On Sun, 2023-03-19 at 13:42 +0000, Costas Argyris wrote:
> I cross-compiled Make for Windows using gcc (mingw-w64) and the
> autoconf + automake + configure + make approach, so it clearly worked
> for me, but I didn't imagine that this wasn't the standard way to
> build for Windows host.

There is no one "standard way".  The GNU project doesn't provide
binaries on any platform, including Windows: we only provide source
code.  So whatever methods people use to build the software is the
"standard way" for them.

I don't do Windows: my system did not come with Windows and I don't own
a Windows license, so when I test before releasing these days I use the
free developer Windows VM provided by Microsoft.  It expires regularly
so I don't spend time customizing it.  Because of that I personally use
MSVC (the latest version, which comes pre-installed on the VM) and the
build_w32.bat file, and I have Git for Windows POSIX tools on my PATH.
I install Strawberry Perl to be able to run the regression tests, and
that's it.

This is only intended to be a trivial, anti-brown-paper-bag test for
coding errors or obvious regressions.

Other people (like Eli who is the primary maintainer of GNU Make for
Windows) have other environments and do more vigorous testing.  But I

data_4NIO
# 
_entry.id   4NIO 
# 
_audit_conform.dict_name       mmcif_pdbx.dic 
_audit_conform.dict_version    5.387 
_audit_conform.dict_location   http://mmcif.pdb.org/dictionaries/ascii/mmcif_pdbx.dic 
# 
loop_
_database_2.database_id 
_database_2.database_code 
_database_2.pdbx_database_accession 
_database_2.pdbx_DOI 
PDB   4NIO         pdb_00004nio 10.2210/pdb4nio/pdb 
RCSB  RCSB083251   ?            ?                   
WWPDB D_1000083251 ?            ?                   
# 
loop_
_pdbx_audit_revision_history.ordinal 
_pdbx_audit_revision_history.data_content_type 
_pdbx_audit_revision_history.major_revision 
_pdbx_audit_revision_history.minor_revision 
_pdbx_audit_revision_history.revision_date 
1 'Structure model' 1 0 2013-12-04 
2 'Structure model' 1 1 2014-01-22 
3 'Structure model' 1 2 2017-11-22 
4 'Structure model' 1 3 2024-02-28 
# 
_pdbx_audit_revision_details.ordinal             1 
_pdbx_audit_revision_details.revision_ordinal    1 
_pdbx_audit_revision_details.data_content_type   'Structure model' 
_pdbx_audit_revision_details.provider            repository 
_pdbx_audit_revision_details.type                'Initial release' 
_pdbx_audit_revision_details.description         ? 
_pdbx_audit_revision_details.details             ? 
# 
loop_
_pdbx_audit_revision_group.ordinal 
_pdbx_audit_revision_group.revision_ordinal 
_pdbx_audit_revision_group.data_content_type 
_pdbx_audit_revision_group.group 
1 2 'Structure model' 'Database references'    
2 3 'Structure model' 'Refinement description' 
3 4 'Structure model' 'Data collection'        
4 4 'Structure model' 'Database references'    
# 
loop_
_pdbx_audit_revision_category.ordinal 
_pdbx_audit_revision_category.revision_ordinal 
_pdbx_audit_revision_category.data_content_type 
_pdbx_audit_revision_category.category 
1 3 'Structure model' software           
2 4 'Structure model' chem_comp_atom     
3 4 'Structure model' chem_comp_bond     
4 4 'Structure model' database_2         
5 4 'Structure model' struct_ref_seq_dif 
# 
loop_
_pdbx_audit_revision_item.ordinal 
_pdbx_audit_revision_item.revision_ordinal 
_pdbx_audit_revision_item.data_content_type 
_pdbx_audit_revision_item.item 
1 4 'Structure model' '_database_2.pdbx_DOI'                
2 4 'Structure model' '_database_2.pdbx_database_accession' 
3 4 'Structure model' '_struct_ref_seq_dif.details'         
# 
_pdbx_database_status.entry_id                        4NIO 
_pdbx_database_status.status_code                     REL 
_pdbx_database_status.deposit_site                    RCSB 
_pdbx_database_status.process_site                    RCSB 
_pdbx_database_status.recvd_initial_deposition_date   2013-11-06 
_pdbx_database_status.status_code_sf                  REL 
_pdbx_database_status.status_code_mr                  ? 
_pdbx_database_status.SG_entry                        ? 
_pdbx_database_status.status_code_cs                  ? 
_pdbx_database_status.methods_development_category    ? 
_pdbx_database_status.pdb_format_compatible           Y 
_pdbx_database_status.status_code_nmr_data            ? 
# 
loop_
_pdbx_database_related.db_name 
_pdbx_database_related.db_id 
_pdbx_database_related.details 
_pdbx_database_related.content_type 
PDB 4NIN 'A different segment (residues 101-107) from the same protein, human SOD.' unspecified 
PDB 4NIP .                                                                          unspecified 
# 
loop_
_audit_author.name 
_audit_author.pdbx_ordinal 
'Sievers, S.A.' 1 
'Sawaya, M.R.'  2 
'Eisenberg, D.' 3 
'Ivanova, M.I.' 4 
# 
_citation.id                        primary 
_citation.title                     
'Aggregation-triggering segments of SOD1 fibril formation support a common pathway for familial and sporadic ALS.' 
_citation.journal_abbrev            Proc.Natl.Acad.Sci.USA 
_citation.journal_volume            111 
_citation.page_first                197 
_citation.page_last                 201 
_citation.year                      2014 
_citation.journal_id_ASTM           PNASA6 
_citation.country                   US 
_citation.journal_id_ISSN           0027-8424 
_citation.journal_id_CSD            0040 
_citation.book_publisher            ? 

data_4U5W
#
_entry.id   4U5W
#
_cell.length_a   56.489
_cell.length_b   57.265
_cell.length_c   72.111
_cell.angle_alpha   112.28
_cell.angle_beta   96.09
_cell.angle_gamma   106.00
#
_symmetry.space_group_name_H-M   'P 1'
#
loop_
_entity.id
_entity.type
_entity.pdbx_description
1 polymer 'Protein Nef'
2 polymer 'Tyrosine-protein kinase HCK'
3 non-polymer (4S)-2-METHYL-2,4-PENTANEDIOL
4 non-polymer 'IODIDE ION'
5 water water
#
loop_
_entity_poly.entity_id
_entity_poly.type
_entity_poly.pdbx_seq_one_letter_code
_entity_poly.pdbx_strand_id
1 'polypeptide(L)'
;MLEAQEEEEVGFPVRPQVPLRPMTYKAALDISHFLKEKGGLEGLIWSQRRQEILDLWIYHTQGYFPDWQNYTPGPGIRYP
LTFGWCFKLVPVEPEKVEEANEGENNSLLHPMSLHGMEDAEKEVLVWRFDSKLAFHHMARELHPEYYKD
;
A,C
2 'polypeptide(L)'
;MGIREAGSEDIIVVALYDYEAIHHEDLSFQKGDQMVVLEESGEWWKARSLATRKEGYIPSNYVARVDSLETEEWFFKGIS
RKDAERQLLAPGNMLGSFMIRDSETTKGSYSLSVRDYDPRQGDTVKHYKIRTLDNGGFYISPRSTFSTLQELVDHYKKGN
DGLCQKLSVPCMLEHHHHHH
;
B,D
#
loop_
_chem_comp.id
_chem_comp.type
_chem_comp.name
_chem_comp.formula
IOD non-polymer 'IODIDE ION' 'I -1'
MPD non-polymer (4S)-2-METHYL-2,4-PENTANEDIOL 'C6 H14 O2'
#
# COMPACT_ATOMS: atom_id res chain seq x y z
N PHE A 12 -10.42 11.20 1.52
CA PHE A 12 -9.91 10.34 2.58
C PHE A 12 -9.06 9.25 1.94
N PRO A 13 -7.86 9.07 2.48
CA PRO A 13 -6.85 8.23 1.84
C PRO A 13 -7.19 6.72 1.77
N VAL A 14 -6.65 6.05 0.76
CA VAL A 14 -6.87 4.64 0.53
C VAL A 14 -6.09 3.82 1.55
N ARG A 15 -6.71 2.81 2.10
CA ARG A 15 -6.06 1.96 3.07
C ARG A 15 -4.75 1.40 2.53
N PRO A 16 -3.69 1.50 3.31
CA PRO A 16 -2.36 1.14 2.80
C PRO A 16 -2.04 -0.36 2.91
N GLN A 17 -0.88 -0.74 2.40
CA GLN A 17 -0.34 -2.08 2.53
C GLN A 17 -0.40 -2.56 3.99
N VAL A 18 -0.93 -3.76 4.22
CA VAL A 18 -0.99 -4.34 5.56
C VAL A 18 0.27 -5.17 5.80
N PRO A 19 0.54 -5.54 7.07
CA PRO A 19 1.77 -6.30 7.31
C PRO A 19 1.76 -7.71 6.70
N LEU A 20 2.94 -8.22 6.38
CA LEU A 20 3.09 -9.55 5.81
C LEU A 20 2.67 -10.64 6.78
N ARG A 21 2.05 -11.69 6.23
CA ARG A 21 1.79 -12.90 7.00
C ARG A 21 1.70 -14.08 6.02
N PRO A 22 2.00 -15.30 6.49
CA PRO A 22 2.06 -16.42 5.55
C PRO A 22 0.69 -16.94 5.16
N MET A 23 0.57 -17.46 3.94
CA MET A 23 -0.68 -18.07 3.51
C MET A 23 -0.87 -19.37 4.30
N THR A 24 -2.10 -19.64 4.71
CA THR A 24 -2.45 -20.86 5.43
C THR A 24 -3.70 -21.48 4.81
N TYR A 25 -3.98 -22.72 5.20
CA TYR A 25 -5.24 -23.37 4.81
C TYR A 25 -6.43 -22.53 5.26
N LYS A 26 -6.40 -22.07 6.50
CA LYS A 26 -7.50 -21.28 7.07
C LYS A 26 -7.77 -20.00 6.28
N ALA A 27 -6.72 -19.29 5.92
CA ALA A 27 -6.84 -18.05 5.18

don't believe Eli uses autotools on Windows, either.

> Does this mean that all builds of Make found in the various build
> distributions of the GNU toolchain for Windows (like mingw32-make.exe
> in the examples above) were necessarily built using build_w32.bat?

You will have to ask each of them.  They all do their own thing and we
must be doing an OK job of keeping things portable, since they rarely
come back to us with requests of any kind so we don't really know what
they are doing.

> Assuming all questions are answered first, would it be OK to work on
> the build_w32.bat changes in a second separate patch, and keep the
> first one focused only on the Unix-like build process?

Patches can be provided in any order, but until build_w32.bat is
updated there won't be any testing of these features during the
"normal" development process.  Presumably (but again, you'll have to
ask them) the MinGW folks etc. will take release candidate builds and
verify them in their own environments, once those become available.

This is not to discourage you in any way: UTF-8 is assumed by GNU Make
on POSIX systems and getting that to be true on Windows is a big step
in the right direction IMO!

Reply via email to